Sasha Pachev wrote:
I feel that teenagers today are doing a lot of academic work with rather poor results. 7 hours of class time + however many hours of home work for years to score only 20 on the ACT on average by the age of 18. Using other measures, try talking to a random high school student about something he learned 6 months ago in any of his classes - in most cases you will discover glaring ignorance of the subject matter.
There has to be a better way to do this. My wife and I are not professional educators, we have ten kids, I work full-time (though from home), she chases the little ones all day long, our kids being home-schooled and studying maybe 3 hours a day total are able to go above 30 on the ACT by the time they are 16. We do not cram a whole lot of material into them, but we make sure they remember what we have taught them. We also make sure to focus on the skills that are critical for future growth rather than spending a lot of time memorizing tangential facts that without the foundational context will be quickly forgotten. We try to give them a strong reason why with the vision of becoming a provider not only for yourself but also for a potentially large family as early as possible, as well as a contributing member of society that makes a positive difference. With that vision they learn to see daunting math equations, physics formulas, and lines of programming code as something that will put food on the table, give them independence, and allow them to help others when they are grown.
I think what needs to happen is that the schools should have a clear vision of what they are trying to make out of the teenagers they are teaching - help them become independent productive members of society with the ability to comfortably support themselves and a small family by their early 20s rather than find themselves in a lot of debt by the time they are 30 with not a lot of practical skills that would pull them out of it. With that vision somebody better trained in educational methods and with the ability to focus 100% on the task of educating will attain the results that are at least similar to ours, and likely better.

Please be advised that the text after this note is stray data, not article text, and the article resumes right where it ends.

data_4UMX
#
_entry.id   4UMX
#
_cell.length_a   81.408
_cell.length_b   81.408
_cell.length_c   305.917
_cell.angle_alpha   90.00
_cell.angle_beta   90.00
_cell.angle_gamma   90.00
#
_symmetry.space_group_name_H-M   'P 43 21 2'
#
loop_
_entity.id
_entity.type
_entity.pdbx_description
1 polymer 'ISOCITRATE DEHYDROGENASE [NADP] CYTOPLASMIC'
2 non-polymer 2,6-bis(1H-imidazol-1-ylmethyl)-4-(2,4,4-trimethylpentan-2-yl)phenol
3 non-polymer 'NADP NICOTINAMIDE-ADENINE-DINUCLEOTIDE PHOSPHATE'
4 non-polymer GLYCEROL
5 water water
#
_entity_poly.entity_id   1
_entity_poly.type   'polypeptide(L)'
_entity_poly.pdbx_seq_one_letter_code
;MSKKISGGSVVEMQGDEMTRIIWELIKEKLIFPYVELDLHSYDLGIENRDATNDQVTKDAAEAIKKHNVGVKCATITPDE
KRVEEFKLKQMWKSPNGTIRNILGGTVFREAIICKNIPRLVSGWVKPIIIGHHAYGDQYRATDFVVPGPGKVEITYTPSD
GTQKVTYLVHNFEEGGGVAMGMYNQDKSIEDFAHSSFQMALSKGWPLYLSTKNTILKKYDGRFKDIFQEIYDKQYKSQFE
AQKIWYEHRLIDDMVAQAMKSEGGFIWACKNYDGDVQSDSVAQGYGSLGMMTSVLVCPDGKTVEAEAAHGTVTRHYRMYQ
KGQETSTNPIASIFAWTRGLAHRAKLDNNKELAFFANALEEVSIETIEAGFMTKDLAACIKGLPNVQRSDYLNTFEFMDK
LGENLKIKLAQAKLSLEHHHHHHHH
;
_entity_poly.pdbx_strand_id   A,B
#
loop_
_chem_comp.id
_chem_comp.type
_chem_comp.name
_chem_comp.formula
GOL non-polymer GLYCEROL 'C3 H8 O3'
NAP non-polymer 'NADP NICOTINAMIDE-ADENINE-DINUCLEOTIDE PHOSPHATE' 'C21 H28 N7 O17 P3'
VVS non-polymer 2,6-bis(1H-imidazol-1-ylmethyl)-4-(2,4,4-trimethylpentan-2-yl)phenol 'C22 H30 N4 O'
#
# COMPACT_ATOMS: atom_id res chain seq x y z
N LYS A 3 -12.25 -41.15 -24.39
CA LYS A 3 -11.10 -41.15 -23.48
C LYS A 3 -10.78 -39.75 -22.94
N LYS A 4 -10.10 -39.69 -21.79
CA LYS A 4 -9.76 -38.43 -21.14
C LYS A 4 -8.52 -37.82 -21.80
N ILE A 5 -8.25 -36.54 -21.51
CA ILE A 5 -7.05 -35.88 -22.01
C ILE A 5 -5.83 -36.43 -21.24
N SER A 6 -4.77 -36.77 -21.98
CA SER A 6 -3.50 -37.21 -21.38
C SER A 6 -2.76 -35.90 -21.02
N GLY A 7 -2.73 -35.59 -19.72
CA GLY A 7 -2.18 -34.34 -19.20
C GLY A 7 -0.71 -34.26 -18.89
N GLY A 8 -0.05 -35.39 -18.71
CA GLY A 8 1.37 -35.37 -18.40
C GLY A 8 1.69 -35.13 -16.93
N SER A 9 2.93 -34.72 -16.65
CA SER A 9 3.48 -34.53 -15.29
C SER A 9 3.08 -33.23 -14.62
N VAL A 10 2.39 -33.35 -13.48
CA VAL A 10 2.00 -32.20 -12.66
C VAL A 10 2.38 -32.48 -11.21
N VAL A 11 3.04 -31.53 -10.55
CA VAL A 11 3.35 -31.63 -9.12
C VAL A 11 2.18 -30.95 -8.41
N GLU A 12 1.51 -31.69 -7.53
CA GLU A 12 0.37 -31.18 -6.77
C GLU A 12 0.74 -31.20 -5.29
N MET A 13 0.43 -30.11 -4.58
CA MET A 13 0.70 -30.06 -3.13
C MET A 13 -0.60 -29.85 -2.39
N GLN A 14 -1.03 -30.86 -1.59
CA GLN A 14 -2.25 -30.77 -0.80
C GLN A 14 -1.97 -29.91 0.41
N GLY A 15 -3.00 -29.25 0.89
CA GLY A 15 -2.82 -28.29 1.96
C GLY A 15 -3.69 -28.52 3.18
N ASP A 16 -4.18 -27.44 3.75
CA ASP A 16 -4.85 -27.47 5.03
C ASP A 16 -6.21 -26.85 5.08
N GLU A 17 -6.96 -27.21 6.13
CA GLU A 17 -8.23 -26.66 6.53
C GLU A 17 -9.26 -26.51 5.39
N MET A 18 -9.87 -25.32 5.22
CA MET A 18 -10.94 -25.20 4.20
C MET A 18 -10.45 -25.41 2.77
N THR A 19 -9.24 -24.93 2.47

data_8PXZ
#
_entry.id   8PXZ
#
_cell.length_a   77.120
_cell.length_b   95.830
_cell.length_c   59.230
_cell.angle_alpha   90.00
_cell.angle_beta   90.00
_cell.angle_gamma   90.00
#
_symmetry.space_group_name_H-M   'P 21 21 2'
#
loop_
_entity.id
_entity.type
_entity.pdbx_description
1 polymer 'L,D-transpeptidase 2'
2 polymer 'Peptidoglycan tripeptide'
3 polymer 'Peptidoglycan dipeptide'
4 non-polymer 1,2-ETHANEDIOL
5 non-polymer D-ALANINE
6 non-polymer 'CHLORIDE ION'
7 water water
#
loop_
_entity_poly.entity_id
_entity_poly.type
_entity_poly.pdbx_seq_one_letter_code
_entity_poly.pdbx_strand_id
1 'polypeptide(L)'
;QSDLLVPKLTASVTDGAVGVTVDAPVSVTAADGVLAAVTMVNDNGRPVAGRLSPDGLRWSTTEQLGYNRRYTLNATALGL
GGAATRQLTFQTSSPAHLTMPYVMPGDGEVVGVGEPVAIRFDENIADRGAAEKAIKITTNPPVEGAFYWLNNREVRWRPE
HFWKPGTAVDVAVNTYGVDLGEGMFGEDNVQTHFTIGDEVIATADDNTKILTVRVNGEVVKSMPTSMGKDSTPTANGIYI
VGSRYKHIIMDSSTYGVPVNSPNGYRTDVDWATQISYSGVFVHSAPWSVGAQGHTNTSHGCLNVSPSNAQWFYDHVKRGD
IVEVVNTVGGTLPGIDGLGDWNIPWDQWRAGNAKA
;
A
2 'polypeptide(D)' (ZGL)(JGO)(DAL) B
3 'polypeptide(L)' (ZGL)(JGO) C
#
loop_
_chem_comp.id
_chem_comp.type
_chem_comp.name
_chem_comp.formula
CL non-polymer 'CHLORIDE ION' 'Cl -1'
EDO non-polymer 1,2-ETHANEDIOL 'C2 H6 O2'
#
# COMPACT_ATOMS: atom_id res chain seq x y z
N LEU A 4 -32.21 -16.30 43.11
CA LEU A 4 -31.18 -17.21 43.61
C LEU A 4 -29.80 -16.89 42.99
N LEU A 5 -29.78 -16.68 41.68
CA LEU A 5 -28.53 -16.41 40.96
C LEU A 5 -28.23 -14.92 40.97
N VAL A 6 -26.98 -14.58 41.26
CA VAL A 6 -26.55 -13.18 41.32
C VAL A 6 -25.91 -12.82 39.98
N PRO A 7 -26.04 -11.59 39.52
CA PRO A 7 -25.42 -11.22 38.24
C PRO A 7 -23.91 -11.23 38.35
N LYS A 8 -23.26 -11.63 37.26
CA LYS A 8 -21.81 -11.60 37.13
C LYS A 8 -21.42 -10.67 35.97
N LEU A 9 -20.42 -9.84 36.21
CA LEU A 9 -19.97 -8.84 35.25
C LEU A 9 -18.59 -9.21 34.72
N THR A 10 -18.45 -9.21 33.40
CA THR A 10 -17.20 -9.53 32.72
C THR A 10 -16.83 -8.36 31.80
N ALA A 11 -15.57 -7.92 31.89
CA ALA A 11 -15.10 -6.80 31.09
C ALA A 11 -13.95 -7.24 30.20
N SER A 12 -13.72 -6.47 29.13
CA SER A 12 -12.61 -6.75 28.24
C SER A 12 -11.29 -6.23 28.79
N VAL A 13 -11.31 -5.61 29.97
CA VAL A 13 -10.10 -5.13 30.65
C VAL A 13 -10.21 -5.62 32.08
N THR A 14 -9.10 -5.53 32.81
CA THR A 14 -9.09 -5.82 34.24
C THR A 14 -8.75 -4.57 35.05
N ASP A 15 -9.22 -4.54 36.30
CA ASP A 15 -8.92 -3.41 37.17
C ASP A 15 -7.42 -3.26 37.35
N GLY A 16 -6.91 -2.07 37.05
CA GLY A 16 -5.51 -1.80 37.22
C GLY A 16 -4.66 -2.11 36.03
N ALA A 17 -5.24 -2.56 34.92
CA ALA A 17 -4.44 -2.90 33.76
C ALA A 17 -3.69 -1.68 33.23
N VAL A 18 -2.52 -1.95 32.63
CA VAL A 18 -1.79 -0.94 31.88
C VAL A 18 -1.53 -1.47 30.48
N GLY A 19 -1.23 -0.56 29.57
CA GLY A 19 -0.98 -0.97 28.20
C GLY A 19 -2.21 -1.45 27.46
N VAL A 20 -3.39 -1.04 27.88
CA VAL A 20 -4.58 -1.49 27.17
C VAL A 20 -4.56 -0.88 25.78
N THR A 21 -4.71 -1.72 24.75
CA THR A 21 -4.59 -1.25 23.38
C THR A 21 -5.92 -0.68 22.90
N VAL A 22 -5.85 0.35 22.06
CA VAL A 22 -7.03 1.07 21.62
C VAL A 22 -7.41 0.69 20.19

Hey Sasha. I’ve seen your name in the news a lot. I do agree that teenagers could be much more productive, but I also want you to realize what “average “ means. The average teen doesn’t necessarily do all the hours of homework and school you seem to think they are doing. Kids who are raised in a 2-parent home to college-educated LDS adults have a better shot at succeeding in life than the average kid from those studies. Your kids are pretty amazing, but not necessarily because of homeschooling. They probably would have succeeded in a traditional setting as well.